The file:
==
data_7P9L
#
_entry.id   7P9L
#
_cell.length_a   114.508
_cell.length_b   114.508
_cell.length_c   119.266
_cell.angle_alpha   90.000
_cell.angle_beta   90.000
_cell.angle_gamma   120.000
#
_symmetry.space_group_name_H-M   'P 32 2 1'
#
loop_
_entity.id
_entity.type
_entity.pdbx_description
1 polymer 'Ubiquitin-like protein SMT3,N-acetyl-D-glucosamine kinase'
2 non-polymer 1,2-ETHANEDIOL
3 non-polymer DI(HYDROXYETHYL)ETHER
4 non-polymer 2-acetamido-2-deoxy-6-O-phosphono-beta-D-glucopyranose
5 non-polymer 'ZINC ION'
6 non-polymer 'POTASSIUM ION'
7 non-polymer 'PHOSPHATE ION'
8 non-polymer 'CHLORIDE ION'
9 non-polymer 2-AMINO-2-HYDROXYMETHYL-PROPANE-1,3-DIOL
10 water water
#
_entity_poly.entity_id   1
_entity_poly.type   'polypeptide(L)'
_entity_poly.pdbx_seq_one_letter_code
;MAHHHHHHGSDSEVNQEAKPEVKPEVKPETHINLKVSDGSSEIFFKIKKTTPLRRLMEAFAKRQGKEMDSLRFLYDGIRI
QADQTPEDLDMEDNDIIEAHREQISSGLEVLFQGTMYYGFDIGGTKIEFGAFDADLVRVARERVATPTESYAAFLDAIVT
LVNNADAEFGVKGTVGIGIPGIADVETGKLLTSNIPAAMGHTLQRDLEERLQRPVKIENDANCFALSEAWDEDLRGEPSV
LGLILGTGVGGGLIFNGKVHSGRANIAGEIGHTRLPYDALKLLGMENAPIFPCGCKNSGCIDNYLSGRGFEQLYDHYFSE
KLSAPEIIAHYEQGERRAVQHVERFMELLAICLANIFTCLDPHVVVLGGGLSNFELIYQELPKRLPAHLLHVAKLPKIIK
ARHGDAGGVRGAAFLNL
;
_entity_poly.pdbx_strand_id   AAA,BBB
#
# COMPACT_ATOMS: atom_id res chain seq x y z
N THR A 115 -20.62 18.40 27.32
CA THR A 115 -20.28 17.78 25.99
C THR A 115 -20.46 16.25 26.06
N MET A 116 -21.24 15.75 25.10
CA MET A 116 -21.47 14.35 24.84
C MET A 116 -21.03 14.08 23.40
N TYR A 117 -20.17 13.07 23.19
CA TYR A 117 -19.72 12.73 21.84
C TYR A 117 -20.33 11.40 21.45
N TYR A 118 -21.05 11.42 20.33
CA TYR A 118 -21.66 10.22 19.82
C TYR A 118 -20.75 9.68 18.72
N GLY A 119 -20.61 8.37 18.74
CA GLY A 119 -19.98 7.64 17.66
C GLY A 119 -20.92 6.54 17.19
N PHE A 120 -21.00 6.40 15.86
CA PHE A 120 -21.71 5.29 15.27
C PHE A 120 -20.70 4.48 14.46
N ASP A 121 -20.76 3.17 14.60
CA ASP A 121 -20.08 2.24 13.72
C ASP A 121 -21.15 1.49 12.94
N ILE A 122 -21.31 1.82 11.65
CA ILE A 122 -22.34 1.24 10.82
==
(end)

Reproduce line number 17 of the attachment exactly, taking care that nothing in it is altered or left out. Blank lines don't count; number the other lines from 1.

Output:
_entity.pdbx_description